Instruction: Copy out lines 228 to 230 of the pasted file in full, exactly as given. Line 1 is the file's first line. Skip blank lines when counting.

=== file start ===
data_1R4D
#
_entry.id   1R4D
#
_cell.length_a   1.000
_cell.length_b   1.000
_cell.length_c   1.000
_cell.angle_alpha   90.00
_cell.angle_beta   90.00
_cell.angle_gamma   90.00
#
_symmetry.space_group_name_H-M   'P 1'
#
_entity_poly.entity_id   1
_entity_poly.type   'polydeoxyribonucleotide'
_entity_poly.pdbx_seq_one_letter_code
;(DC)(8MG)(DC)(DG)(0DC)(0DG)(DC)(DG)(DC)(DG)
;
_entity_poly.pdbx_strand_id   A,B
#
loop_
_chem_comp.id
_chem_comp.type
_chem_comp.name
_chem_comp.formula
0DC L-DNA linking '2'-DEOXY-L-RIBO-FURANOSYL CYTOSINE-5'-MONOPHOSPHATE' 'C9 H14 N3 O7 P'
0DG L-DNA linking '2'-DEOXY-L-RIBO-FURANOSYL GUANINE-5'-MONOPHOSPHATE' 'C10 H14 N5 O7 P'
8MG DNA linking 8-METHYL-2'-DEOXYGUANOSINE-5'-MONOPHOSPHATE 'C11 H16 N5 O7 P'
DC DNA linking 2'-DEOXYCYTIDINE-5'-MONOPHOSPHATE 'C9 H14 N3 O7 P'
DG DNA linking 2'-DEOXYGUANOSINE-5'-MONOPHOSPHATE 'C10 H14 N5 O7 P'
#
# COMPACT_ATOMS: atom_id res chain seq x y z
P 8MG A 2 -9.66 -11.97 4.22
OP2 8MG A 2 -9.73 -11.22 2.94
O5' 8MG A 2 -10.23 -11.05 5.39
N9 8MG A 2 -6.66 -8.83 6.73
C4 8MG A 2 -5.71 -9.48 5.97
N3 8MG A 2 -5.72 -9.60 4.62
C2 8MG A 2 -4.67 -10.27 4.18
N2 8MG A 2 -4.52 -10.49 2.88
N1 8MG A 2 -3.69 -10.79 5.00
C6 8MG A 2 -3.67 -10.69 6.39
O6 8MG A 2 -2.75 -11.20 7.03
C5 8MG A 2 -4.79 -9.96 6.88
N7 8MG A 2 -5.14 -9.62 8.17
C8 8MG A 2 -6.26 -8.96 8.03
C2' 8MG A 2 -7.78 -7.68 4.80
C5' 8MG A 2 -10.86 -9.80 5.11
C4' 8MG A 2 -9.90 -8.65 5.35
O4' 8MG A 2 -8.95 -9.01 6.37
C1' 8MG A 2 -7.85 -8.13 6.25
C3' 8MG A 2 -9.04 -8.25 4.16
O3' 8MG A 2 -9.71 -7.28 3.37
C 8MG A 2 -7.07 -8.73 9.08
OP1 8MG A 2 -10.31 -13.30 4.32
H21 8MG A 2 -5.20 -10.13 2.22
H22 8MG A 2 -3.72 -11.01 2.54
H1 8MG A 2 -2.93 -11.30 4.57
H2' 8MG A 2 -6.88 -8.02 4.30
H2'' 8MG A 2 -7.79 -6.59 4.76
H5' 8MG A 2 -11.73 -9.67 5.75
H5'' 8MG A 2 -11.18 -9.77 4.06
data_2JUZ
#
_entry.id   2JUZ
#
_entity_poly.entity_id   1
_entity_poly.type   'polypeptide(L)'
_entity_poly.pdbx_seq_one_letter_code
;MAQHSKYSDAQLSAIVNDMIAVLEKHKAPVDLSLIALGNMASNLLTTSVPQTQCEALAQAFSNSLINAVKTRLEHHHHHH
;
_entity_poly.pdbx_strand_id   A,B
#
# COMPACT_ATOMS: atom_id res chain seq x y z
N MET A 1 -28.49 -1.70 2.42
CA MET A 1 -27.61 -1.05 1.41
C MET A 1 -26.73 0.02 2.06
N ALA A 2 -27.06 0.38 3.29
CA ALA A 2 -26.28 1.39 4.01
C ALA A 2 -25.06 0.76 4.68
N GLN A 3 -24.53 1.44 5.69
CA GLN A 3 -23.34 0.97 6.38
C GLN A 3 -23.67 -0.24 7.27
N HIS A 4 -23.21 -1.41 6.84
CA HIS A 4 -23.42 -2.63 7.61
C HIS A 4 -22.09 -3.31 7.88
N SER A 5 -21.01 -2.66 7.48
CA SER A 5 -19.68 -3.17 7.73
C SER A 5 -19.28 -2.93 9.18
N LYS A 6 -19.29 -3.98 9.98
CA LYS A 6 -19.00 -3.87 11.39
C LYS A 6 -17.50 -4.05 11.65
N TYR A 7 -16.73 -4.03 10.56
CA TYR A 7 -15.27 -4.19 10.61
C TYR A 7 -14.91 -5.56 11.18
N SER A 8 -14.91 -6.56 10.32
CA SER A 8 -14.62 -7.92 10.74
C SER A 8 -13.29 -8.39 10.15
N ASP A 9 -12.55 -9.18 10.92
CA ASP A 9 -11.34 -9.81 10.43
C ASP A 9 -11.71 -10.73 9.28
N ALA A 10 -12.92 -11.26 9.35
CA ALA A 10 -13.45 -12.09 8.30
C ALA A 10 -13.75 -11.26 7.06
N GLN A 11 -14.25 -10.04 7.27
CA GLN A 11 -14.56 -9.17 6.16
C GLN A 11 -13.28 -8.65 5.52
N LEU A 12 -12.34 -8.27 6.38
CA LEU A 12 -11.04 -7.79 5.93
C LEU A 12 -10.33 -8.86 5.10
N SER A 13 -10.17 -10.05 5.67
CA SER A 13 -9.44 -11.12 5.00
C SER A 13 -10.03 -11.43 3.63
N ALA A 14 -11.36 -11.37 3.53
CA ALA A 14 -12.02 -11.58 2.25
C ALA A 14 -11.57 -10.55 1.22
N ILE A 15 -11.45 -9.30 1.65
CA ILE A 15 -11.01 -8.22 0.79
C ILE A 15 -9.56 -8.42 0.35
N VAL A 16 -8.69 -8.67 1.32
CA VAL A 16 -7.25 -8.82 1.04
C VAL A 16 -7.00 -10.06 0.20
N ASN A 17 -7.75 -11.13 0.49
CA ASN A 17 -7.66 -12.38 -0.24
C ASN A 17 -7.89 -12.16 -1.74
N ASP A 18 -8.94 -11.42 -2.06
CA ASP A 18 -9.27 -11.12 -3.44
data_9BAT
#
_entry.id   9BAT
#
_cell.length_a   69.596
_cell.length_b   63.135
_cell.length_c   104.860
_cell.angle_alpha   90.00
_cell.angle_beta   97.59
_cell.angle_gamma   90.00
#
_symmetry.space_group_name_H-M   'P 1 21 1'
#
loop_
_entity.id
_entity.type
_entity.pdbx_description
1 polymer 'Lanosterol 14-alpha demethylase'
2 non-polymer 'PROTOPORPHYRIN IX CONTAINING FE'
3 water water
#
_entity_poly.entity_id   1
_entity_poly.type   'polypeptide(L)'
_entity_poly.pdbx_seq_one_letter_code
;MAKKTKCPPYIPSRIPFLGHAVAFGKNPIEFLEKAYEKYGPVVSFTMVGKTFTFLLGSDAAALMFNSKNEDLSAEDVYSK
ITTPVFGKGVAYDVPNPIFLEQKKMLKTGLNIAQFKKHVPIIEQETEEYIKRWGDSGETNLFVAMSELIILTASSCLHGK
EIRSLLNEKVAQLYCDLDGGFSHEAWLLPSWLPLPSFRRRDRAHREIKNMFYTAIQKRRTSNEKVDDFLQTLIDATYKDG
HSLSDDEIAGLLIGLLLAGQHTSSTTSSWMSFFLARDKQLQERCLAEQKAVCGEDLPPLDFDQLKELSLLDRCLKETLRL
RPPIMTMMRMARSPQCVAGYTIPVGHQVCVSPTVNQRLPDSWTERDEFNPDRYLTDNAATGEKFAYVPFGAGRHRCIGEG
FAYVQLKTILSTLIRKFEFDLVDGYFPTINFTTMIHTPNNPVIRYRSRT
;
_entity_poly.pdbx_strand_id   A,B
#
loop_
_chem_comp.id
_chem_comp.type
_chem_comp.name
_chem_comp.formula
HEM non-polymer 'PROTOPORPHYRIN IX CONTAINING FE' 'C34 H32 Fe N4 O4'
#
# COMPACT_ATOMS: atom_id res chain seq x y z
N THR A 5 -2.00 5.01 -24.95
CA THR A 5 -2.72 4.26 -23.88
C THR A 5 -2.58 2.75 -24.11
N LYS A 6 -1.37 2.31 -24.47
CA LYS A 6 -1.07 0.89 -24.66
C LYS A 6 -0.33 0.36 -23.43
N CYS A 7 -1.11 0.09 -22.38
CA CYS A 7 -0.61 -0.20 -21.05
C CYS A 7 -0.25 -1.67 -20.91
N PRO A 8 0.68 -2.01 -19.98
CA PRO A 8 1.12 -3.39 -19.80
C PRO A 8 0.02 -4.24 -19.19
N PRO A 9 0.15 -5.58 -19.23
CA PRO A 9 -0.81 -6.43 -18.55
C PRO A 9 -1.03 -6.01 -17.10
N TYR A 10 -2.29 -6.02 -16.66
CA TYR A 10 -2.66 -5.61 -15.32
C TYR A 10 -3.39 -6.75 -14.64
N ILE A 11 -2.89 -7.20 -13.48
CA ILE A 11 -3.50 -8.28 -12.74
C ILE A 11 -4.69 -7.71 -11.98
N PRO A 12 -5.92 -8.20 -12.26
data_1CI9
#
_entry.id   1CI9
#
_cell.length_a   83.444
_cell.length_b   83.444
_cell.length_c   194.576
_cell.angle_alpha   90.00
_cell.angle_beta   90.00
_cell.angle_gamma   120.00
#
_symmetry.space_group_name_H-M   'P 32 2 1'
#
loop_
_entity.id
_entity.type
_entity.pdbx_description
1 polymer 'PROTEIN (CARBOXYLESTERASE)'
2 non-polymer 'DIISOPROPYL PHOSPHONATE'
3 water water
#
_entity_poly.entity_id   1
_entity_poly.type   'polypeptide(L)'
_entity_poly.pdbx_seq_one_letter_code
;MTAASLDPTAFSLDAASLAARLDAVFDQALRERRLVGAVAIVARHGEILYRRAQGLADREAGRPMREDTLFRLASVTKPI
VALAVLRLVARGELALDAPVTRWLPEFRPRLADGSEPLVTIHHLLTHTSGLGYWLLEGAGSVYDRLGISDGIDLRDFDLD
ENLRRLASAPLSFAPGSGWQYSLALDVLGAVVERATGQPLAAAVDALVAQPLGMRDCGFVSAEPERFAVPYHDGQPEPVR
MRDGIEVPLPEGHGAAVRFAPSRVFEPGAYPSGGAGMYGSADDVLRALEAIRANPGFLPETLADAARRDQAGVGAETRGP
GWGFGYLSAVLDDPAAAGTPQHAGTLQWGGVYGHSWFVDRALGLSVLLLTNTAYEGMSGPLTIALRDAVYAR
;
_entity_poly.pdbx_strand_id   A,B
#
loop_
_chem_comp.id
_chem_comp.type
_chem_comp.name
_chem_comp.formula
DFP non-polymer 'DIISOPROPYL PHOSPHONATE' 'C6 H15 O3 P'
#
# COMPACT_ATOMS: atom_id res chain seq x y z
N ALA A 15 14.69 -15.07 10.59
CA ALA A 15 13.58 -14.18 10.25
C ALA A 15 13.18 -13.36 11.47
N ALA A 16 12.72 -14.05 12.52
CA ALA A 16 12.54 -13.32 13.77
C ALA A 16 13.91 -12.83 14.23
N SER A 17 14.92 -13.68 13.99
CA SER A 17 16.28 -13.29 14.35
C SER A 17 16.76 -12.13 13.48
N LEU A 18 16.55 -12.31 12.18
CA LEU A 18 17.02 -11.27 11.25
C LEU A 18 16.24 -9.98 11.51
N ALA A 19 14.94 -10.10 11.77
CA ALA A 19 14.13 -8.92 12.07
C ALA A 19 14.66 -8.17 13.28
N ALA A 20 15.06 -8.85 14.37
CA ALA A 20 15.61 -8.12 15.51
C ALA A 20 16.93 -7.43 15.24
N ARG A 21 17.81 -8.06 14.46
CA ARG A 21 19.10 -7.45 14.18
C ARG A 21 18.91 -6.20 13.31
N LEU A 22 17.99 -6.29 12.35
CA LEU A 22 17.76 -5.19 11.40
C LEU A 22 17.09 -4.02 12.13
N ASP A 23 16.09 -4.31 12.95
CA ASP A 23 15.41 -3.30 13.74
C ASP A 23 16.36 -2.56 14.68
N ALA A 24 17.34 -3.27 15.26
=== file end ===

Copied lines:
DFP non-polymer 'DIISOPROPYL PHOSPHONATE' 'C6 H15 O3 P'
#
# COMPACT_ATOMS: atom_id res chain seq x y z